When Russian troops invaded Ukraine in February of this year, Baptists on Mission began mobilizing immediately and had a team of volunteers from North Carolina on the ground serving in the region just weeks later.
Many volunteers on that initial team worked at a help center in Hungary along the Ukrainian border, welcoming and ministering to refugees as they fled their war-torn country. Others served in a warehouse in a different part of Hungary to pack donations of essential items that would be delivered to refugees. Both teams ministered to refugees living in temporary housing by providing prayer, worship services and ministry to children.
Wednesday, Aug. 24, marked six months since the start of Russia’s invasion, which ironically came on the 31st anniversary of Ukraine’s independence from the former Soviet Union.
N.C. Baptist volunteers have been a constant presence in the region from the outset, and they will continue to minister and serve there as the war drags on with no apparent end in sight.
“We can’t forget about the Ukrainian people,” said Richard Brunson, executive director of N.C. Baptists on Mission. “The war is still going on, and we don’t know when it will end.”
Baptists on Mission have spearheaded efforts that have sent 51 teams totaling 426 volunteers to serve in the region to date. One team is there now, and another is scheduled to leave later this month. Baptists on Mission plans to send more teams in the future.
Since the beginning of the war, more than 1,000 people have expressed interest in going to serve through Baptist on Mission’s website.
“We’ve had a phenomenal response from North Carolina Baptists,” Brunson said. “We’re thankful for the way North Carolina Baptists have responded to the people in Ukraine by praying, giving and going. It’s been a huge encouragement to the Ukrainian people.”
Volunteers have served in Ukraine, Hungary, Moldova and Poland, ministering to refugees and internally displaced people in a variety of ways. Volunteers have helped sort, pack and distribute food and essential supplies, as well as provide medical and dental care.
Since May, several teams have served at the Baltata Ministry Center in Moldova, which houses anywhere from 150 to 300 refugees per week. The facility is owned and operated by the Moldova Baptist Union. During the day, volunteers have conducted children’s activities similar to Vacation Bible School and at night, they have taught English as a second language to adults.
Volunteers have also worked on other projects around the center, including light construction, painting, landscaping and yard work.
In Poland, several teams have assisted churches with feeding and organizing supplies for refugees, while providing a variety of ministry to women and children through Bible studies, sports camps, recreational activities and English as a second language classes.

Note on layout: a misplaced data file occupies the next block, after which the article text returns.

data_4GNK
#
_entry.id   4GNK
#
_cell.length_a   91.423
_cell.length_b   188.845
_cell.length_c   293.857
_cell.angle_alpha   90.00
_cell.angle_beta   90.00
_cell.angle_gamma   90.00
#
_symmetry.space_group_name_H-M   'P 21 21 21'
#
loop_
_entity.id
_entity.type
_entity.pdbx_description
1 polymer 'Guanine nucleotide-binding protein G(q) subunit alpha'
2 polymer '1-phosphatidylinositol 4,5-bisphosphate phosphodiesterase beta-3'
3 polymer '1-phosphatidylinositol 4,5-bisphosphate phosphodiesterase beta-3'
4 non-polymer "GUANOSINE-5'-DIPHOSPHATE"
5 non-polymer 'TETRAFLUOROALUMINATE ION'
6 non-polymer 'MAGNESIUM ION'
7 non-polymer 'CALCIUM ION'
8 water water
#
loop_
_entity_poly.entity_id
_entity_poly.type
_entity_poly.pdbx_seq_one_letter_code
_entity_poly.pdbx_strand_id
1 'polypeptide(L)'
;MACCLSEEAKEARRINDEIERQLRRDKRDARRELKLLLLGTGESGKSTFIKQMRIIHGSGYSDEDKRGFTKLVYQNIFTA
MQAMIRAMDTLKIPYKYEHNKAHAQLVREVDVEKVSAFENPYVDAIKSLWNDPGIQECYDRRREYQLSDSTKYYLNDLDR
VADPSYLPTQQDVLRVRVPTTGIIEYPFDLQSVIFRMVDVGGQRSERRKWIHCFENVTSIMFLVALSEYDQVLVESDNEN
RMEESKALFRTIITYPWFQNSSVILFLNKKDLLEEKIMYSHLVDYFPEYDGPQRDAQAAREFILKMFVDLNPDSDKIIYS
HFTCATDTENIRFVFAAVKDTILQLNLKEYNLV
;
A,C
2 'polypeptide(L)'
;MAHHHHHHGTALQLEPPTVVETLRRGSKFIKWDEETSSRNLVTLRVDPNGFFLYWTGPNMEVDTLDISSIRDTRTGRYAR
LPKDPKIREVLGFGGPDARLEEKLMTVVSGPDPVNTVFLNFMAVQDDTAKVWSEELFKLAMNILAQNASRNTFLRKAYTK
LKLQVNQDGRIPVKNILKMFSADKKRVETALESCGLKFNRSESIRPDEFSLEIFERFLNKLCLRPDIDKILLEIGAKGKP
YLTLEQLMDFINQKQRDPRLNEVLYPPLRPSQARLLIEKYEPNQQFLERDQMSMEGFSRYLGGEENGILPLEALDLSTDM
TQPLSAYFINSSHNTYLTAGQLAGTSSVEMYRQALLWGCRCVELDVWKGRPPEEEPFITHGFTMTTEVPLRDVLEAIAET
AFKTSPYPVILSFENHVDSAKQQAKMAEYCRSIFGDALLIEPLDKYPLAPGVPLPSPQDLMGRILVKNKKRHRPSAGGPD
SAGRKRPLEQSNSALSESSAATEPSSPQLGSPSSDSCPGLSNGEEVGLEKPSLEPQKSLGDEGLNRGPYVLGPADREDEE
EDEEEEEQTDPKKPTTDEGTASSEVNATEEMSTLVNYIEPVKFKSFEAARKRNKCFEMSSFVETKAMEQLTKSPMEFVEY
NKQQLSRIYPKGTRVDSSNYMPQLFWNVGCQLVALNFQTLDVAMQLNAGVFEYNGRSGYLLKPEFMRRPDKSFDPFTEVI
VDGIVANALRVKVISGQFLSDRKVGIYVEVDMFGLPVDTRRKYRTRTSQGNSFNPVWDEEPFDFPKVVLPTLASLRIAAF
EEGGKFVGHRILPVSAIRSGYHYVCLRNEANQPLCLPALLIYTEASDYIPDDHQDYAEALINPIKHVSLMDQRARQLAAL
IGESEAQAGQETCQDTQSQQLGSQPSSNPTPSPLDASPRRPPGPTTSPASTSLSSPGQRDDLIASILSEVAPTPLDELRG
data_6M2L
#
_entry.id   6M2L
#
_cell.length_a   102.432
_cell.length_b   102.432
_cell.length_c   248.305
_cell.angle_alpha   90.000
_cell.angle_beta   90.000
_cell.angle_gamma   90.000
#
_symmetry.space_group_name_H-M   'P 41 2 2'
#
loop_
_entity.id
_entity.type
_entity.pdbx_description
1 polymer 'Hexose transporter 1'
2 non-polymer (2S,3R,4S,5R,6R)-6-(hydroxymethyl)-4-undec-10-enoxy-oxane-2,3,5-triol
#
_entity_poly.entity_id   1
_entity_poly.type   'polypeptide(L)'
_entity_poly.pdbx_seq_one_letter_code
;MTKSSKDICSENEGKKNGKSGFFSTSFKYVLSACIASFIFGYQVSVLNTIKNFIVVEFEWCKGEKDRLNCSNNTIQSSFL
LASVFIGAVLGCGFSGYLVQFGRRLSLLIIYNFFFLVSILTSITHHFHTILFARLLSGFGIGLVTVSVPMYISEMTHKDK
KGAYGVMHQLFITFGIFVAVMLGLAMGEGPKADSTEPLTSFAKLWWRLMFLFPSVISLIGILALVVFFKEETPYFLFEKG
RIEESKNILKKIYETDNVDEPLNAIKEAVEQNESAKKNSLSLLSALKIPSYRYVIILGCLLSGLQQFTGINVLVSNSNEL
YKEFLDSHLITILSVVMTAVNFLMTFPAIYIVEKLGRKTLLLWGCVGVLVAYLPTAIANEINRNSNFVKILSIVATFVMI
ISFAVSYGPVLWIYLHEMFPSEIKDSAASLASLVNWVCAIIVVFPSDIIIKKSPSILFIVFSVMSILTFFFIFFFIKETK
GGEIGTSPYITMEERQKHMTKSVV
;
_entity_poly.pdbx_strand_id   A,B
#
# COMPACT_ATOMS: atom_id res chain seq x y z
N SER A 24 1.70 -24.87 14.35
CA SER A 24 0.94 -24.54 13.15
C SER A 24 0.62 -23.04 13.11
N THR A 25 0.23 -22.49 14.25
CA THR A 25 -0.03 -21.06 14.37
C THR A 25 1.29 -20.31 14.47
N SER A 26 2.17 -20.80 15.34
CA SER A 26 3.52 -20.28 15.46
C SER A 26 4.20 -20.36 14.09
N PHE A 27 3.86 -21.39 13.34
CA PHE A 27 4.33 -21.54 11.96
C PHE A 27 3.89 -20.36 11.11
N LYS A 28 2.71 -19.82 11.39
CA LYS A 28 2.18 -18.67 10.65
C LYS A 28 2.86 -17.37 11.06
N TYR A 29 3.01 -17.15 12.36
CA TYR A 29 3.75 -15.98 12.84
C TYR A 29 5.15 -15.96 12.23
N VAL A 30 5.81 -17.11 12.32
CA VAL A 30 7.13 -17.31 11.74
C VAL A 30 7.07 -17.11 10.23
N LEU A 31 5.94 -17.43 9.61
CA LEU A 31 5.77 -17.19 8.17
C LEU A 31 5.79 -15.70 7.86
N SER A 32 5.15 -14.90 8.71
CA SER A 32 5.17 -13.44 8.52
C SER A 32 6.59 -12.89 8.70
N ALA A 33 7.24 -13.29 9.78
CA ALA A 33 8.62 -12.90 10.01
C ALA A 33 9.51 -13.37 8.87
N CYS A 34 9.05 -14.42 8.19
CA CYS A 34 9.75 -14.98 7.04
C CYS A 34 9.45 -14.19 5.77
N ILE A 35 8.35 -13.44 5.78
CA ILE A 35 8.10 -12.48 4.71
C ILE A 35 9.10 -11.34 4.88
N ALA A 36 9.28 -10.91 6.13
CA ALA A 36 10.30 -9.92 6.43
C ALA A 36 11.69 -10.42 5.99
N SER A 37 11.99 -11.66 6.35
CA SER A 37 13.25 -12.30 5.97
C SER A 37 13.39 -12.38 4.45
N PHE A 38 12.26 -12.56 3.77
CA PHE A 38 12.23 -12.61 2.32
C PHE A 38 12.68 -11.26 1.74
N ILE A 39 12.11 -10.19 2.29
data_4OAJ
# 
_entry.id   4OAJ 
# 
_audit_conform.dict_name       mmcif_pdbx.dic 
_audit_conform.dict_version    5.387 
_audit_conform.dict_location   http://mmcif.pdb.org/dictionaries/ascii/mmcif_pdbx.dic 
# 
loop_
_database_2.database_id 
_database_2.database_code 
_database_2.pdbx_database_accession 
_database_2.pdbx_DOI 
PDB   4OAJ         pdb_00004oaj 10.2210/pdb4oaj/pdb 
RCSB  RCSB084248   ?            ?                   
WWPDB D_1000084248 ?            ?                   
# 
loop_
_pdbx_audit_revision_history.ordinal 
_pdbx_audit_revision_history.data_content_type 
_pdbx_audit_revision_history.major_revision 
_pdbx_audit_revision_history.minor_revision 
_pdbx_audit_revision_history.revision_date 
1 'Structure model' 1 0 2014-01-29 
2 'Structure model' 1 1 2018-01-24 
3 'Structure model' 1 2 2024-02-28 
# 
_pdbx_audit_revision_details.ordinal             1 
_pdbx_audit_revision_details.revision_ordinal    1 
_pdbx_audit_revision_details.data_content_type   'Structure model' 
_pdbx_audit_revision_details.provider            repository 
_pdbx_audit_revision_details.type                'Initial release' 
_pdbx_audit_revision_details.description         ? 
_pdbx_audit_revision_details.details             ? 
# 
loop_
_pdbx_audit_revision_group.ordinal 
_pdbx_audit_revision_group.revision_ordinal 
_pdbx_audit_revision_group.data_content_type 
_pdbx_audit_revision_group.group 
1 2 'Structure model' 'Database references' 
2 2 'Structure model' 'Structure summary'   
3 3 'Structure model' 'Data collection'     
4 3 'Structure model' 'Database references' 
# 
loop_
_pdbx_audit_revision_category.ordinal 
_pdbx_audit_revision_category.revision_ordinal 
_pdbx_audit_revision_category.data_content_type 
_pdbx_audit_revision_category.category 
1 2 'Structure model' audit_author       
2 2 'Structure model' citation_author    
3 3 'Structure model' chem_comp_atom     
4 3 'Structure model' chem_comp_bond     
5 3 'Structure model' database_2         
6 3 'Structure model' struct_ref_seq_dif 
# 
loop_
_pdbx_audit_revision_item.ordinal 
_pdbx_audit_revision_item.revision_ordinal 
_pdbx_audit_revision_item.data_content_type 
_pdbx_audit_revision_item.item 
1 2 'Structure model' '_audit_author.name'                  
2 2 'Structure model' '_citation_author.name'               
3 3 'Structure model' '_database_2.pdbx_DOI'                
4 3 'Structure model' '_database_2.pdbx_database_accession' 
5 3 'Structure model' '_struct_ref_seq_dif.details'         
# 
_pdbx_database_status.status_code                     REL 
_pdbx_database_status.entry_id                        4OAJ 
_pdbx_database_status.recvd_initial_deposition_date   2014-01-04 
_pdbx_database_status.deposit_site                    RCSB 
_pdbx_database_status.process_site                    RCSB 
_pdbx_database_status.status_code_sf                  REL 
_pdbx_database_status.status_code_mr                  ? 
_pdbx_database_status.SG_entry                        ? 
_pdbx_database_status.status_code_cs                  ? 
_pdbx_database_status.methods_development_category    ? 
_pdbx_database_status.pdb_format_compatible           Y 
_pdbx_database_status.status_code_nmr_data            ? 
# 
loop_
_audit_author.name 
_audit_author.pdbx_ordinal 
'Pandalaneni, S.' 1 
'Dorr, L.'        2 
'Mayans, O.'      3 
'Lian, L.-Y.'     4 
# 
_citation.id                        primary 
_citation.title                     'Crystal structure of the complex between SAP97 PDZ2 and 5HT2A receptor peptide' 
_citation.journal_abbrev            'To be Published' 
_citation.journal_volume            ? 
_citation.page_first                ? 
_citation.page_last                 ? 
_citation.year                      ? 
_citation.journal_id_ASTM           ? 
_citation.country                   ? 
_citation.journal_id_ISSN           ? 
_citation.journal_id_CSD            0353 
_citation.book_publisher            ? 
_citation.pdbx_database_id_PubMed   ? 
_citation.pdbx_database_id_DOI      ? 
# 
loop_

In April, David Crabtree, longtime news anchor with WRAL-TV in Raleigh, N.C., traveled as an embedded reporter with a Baptists on Mission team that served in Poland and Ukraine. Crabtree provided regular reports on the team’s work at a church in Poland and delivering Bibles in Ukraine.
Later in April, Robert Hefner, pastor of Pleasant Garden Baptist Church in Pleasant Garden, N.C., joined a team that included Brunson, N.C. Baptist Executive Director Todd Unzicker, and other statewide pastors and ministry leaders on a trip to Hungary and Ukraine during Holy Week.
“We saw firsthand the many ways God has blessed the fruitful partnership of Baptists on Mission and Hungarian Baptist Aid in the region,” Hefner wrote in an article after the trip that primarily focused on what God taught him about prayer during that experience.
“God continues to teach me that the invitation to us to join Him in His work also means that we can in part be the very answers to our prayers,” Hefner wrote. “I know God wants each of us to pray. Baptists on Mission and our Eastern European partnerships can certainly use them. I’m convinced God wants us to give, as churches and individuals, to the continuing work there. I believe God is calling some of us to go and directly serve in the work.”
Earlier this month, a team from Hefner’s church traveled back to the region to minister and serve in Ukraine and Hungary as part of a weeklong mission trip.
Brunson said Baptists on Mission plans to send more teams to the region to serve between now and the end of the year. He added that talks are underway with Ukrainian Baptist leaders about a long-term partnership to help the country rebuild after the war is over.
When that will be, no one knows. But until then, N.C. Baptists will continue to serve in Ukraine and Eastern Europe offering help and hope in Jesus’ Name.
EDITOR’S NOTE: To learn more about serving or supporting Baptists on Mission’s ongoing response in Ukraine, visit baptistsonmission.org/ukraine-crisis. To give to the North Carolina Missions Offering, which supports the work of Baptists on Mission as well as other ministries, visit ncmissionsoffering.org.